New research by a team at West Virginia University suggests it may be possible to turn “yellow into green” — by recycling urine. Researchers contend that waste flushed away every day is wasted and could benefit the environment all while providing valuable resources and profits.

Once realized, this technology could potentially sit underneath toilets, allowing for quick treatment of urine, subsequently promoting the recovery of nitrogen — a nutrient sold as a fertilizer. Personally, Prof. Orner envisions toilets that separate urine and feces, allowing each separate waste product to be collected, treated, and changed into a useful commercial product (in most cases, as agricultural fertilizer). The most viable way of accomplishing that? Prof. Orner says an approach requiring no power to operate is ideal. This urine-separating toilet’s design would separate solids from liquids, then send the urine to a nutrient recovery unit that’s either located within or attached to the toilet itself, or housed in a residential or commercial basement.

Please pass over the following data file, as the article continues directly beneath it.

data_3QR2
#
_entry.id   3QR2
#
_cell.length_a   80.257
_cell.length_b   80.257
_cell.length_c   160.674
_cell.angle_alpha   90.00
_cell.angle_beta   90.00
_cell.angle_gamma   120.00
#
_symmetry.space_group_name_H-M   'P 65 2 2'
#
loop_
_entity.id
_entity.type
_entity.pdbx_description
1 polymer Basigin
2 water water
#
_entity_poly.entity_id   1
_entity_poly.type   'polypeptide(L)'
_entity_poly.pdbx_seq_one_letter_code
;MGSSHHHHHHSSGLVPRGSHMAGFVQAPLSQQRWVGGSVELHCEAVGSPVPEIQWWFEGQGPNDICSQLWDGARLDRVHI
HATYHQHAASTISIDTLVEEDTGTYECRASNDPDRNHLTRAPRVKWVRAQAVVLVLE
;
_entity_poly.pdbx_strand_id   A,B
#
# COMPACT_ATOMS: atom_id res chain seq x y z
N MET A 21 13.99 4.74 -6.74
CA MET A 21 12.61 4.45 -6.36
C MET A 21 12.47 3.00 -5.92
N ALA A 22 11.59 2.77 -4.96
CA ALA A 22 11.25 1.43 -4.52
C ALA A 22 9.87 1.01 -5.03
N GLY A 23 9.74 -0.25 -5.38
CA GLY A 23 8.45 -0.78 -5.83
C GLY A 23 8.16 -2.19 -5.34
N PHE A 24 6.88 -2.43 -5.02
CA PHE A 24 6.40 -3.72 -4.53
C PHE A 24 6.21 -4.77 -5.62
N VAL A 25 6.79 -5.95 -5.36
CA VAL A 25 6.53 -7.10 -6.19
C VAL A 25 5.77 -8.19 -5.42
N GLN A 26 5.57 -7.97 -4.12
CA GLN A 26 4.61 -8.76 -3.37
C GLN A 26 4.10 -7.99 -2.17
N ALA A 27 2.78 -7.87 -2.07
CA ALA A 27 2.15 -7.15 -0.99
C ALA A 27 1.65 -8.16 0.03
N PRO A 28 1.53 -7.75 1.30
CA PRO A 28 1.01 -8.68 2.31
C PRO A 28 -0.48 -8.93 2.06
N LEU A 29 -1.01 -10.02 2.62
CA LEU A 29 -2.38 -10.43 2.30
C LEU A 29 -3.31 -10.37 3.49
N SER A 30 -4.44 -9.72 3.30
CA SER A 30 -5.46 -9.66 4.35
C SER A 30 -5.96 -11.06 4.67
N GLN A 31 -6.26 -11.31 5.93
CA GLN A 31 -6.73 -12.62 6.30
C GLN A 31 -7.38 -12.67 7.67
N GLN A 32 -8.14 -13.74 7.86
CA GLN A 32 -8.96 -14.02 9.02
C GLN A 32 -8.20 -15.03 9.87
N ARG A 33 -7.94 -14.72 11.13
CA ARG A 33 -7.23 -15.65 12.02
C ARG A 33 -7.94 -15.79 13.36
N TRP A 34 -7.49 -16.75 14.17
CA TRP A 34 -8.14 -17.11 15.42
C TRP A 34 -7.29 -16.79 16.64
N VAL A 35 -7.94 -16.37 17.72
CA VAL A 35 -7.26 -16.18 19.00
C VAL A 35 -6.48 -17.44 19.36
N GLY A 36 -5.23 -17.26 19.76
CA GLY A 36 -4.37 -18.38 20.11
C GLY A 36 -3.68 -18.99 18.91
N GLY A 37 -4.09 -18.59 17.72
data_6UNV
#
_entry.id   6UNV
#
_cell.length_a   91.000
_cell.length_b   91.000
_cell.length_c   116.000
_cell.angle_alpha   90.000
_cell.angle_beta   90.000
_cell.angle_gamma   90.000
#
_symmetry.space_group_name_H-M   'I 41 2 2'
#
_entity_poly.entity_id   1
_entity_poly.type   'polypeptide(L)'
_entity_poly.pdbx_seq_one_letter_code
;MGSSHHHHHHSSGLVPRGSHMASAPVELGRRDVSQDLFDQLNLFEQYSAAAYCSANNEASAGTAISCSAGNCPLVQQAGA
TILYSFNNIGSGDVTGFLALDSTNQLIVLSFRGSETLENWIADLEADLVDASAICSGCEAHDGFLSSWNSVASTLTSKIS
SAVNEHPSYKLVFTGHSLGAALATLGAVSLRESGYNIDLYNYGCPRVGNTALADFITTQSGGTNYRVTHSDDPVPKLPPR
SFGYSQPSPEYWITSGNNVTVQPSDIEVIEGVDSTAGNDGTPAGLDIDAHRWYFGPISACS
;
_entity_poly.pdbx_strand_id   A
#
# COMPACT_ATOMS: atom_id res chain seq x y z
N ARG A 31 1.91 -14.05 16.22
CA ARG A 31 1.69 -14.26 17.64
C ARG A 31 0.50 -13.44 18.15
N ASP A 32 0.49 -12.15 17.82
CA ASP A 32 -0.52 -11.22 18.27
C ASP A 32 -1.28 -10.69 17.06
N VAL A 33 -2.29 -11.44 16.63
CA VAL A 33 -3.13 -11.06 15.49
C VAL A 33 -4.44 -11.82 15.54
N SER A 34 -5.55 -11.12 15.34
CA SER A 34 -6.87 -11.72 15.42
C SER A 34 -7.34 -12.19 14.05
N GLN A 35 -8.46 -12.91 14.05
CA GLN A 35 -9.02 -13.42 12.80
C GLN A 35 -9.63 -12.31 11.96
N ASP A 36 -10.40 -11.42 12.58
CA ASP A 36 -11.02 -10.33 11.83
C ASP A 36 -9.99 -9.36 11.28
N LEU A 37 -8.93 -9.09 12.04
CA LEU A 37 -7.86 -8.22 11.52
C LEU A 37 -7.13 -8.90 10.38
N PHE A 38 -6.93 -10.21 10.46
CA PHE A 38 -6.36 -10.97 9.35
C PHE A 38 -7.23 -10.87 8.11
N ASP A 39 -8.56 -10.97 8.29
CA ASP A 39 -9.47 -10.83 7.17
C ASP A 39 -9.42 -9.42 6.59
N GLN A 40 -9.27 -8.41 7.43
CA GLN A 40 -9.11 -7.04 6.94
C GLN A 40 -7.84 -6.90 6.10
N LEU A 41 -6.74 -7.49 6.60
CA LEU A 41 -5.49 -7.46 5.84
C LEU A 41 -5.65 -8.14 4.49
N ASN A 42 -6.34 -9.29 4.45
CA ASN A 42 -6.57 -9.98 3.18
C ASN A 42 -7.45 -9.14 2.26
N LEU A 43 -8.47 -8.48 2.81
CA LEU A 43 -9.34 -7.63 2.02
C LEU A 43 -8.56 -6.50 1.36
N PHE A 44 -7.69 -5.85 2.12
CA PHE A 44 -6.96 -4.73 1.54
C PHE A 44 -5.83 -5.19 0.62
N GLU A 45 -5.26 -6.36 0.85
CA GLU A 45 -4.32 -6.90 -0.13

Study authors also stress that speed is of the essence when it comes to large-scale implementation. Since the average toilet typically receives several doses of urine throughout a day, the urine must be treated quickly so that it can be released into another unit, making room for the next “dose.” This is especially vital in a system that’s small enough to attach to a toilet.

Source: Study Finds

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